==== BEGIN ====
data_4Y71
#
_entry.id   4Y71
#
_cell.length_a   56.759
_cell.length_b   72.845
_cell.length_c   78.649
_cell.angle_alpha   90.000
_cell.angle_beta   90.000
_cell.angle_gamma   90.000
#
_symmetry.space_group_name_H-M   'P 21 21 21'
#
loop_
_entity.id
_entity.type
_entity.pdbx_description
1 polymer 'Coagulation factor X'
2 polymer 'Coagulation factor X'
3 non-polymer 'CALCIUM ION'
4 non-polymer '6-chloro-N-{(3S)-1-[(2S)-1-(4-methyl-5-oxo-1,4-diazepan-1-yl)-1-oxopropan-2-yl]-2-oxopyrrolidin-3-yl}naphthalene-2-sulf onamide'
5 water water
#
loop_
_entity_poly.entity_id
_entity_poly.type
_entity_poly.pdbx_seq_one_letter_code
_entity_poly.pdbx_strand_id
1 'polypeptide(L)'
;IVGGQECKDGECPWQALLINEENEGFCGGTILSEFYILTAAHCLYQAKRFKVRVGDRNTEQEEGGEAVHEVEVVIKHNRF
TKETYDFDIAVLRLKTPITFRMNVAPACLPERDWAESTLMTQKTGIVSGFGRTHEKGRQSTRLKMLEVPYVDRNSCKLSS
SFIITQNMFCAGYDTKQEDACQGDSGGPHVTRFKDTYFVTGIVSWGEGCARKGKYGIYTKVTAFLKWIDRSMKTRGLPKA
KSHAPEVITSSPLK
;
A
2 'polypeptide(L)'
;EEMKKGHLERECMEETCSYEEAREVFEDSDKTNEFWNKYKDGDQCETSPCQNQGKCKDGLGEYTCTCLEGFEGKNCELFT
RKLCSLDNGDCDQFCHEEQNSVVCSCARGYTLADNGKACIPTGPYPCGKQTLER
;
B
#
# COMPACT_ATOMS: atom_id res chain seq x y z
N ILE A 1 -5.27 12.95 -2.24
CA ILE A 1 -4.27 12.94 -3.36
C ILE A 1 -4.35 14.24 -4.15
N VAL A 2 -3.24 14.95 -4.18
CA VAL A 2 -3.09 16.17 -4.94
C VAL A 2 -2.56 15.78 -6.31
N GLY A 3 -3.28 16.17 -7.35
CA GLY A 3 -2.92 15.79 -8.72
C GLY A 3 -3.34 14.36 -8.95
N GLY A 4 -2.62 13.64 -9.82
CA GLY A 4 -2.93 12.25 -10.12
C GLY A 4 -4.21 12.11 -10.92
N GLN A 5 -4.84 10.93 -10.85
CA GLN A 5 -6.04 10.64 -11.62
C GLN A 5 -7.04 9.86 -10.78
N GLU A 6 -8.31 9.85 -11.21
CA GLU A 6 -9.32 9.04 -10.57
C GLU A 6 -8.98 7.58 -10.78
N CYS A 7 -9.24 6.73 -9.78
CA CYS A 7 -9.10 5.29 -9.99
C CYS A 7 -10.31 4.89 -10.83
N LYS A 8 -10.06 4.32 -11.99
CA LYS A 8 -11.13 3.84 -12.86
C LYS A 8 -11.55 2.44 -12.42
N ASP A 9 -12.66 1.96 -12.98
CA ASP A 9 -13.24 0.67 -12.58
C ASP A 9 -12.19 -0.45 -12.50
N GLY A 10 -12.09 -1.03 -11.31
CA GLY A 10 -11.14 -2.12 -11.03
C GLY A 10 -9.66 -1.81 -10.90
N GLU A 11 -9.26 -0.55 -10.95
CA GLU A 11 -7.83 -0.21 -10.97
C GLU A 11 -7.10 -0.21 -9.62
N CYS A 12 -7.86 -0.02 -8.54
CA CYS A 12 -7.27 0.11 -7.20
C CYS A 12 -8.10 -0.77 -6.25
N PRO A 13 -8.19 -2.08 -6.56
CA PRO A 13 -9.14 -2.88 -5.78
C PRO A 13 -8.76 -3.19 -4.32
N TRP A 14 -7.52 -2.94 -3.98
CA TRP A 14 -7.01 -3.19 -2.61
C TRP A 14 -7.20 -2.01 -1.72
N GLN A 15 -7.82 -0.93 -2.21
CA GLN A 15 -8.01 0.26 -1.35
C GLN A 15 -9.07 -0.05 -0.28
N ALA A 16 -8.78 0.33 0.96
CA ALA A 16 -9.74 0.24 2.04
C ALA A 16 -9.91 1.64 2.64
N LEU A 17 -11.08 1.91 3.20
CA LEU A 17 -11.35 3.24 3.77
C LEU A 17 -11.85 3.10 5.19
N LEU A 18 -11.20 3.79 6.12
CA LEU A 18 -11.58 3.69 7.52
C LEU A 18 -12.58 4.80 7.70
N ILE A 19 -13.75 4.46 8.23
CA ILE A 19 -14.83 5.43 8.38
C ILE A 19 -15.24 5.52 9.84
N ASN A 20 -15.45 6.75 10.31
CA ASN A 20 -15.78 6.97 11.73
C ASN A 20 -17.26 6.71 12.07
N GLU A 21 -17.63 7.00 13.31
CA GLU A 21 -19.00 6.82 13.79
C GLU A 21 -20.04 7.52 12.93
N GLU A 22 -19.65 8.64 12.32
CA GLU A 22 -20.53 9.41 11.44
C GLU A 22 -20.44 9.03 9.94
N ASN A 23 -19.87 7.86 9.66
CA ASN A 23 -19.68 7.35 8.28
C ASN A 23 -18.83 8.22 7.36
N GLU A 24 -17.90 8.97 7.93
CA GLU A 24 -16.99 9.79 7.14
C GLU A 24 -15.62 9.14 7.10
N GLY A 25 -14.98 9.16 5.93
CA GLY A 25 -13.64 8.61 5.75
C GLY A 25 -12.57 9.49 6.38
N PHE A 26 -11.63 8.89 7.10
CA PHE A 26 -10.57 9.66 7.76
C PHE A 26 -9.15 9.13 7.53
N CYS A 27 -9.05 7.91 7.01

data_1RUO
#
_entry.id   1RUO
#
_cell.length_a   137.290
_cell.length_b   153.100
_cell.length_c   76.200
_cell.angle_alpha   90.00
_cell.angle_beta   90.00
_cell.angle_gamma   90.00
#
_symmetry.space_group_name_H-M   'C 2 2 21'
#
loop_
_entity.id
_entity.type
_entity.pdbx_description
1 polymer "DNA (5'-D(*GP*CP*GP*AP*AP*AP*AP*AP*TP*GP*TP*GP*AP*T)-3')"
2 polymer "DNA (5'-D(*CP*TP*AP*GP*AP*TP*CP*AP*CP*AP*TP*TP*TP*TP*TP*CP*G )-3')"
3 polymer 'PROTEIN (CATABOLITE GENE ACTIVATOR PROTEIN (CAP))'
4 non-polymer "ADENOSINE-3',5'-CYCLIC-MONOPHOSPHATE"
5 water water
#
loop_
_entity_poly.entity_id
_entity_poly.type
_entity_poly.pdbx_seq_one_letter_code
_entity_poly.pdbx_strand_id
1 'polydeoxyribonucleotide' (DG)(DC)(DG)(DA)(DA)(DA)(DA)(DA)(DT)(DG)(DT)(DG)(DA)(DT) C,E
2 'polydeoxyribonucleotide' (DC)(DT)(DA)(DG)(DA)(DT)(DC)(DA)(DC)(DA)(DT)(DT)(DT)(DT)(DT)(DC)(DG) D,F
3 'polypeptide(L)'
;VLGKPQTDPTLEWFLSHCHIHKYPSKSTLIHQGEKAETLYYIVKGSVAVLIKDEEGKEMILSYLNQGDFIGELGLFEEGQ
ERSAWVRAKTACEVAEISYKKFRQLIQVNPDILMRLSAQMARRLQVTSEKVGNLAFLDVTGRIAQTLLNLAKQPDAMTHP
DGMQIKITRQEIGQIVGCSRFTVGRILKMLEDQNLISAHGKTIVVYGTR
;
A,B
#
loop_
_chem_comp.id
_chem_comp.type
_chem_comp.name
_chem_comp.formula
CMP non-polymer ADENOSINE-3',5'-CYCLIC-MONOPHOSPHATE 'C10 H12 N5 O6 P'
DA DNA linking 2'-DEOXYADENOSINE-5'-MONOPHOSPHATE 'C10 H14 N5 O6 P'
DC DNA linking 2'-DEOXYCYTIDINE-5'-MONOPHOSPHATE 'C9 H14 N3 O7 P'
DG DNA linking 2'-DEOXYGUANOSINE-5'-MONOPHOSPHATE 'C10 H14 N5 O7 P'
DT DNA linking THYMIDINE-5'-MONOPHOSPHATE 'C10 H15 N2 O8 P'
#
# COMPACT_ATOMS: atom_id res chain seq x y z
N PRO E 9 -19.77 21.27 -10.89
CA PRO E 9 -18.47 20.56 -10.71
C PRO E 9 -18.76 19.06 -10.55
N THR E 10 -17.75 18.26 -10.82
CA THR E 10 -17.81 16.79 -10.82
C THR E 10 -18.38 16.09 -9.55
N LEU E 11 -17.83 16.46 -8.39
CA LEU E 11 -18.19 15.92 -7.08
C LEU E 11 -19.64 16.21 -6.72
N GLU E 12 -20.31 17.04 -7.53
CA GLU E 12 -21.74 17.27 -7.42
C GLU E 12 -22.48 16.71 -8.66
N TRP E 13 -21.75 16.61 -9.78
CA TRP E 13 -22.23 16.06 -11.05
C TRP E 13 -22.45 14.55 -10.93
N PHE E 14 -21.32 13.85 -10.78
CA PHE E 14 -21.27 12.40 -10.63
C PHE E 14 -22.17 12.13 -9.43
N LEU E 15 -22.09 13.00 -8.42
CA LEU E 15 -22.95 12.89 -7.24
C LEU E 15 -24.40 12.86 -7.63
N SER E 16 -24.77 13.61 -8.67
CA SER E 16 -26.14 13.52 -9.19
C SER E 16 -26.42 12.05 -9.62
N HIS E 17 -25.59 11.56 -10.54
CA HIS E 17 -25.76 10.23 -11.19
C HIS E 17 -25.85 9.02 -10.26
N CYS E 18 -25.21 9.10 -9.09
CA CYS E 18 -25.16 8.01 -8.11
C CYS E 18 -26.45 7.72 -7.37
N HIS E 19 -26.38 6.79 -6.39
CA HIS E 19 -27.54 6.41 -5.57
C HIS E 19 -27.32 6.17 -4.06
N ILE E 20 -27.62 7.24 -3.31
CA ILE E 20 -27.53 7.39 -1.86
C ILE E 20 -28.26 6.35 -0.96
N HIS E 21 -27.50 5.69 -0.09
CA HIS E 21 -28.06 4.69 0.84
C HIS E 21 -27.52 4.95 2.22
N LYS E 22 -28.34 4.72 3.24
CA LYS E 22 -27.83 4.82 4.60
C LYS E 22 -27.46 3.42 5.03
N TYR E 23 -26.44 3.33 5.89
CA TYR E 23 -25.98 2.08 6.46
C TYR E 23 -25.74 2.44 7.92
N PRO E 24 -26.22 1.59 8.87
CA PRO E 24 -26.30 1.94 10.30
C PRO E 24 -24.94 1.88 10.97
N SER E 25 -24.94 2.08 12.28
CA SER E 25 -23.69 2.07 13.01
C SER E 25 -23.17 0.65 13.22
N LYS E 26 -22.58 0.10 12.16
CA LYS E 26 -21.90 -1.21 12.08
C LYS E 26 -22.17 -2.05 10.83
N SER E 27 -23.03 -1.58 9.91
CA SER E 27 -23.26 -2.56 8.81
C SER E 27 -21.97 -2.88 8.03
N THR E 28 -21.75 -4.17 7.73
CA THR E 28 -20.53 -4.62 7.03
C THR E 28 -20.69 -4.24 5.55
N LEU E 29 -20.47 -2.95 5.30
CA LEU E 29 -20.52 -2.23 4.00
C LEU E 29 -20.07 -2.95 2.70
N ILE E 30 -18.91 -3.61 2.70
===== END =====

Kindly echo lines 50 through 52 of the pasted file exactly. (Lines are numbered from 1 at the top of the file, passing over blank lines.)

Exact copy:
CA GLY A 3 -2.92 15.79 -8.72
C GLY A 3 -3.34 14.36 -8.95
N GLY A 4 -2.62 13.64 -9.82